Protecting children from bullying and cyberbullying

Last updated: 04 Sep 2018
Introduction

Bullying is when individuals or groups seek to harm, intimidate or coerce someone who is perceived to be vulnerable (Oxford English Dictionary, 2018).

It can involve people of any age, and can happen anywhere – at home, school or using digital technologies (cyberbullying). This means it can happen at any time.

Bullying encompasses a range of behaviours which are often combined. 

Verbal abuse:

  • name-calling
  • saying nasty things to or about a child.

Physical abuse:

  • hitting a child
  • pushing a child
  • physical assault.

Emotional abuse:

  • making threats
  • undermining a child
  • excluding a child from a friendship group or activities.

Cyberbullying/online bullying: 

  • excluding a child from online games, activities or friendship groups
  • sending threatening, upsetting or abusive messages
  • creating and sharing embarrassing or malicious images or videos
  • 'trolling' - sending menacing or upsetting messages on social networks, chat rooms or online games
  • voting for or against someone in an abusive poll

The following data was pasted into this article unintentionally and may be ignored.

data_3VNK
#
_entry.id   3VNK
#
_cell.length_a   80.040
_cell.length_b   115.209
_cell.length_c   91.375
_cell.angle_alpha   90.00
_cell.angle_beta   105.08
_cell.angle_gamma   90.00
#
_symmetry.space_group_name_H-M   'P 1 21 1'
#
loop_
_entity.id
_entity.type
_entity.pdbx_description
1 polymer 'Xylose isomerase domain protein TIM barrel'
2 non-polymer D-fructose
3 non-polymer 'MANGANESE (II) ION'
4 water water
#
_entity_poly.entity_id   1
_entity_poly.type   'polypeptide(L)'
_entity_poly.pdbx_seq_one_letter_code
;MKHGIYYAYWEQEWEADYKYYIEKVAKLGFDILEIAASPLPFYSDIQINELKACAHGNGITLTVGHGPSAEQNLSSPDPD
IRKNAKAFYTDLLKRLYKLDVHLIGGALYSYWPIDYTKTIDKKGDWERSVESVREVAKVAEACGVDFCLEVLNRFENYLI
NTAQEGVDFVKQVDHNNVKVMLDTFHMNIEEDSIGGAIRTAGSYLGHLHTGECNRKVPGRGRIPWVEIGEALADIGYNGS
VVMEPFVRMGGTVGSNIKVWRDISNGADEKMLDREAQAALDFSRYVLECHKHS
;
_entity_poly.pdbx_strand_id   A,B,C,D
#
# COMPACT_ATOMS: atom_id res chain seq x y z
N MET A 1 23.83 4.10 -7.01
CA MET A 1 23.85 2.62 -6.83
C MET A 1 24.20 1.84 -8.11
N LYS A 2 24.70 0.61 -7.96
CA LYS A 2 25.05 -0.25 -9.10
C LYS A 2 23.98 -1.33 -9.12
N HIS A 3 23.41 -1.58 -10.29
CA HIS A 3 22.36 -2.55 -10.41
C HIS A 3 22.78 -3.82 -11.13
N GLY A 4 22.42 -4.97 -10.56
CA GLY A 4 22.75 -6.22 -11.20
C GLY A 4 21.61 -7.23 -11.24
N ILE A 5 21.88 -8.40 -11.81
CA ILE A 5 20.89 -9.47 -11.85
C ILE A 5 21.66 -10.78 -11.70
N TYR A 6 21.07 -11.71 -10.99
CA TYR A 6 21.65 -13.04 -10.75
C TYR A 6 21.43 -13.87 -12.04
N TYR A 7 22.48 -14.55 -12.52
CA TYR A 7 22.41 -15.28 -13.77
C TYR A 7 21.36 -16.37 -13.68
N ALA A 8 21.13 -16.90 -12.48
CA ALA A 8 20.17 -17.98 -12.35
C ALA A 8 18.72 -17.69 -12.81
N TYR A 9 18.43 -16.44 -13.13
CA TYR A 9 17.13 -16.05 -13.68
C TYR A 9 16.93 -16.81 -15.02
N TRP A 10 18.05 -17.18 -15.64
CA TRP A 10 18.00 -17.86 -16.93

• setting up hate sites or groups about a particular child
  • encouraging young people to self-harm
  • creating fake accounts, hijacking or stealing online identities to embarrass a young person or cause trouble using their name.
Impact

Impact of bullying

The emotional effects of being bullied include:

  • sadness, depression and anxiety 
  • low self-esteem
  • social isolation
  • self-harm
  • suicidal thoughts and feelings (Bainbridge, Ross and Woodhouse, 2017).

Bullying can affect children's performance and attendance at school. They may find it hard to concentrate on schoolwork and homework, or be too afraid to go to school (Brown, Clery and Ferguson, 2011).

Bullying can happen at any time or anywhere - a child can be bullied online when they are alone in their bedroom trying to relax or do homework - so it can feel like there's no escape (NSPCC, 2016). This can make it even more difficult for children to cope with being bullied.

If a child is being bullied online, they may not know who is bullying them (the bully may have created an anonymous online account). This can be extremely frightening.

Children who have witnessed another child being bullied may also be distressed. They may not know the best way to help the person being bullied. They may fear for their own safety and experience feelings of guilt for not stepping in (Children’s Commissioner for Wales, 2017; NSPCC, 2016).

Who is involved?

Who is involved?

Why children bully others

There are many reasons why children bully others and it's not always a straightforward situation. Some of these include:

  • peer pressure and/or wanting the approval of others
  • wanting to feel powerful over someone with a perceived disadvantage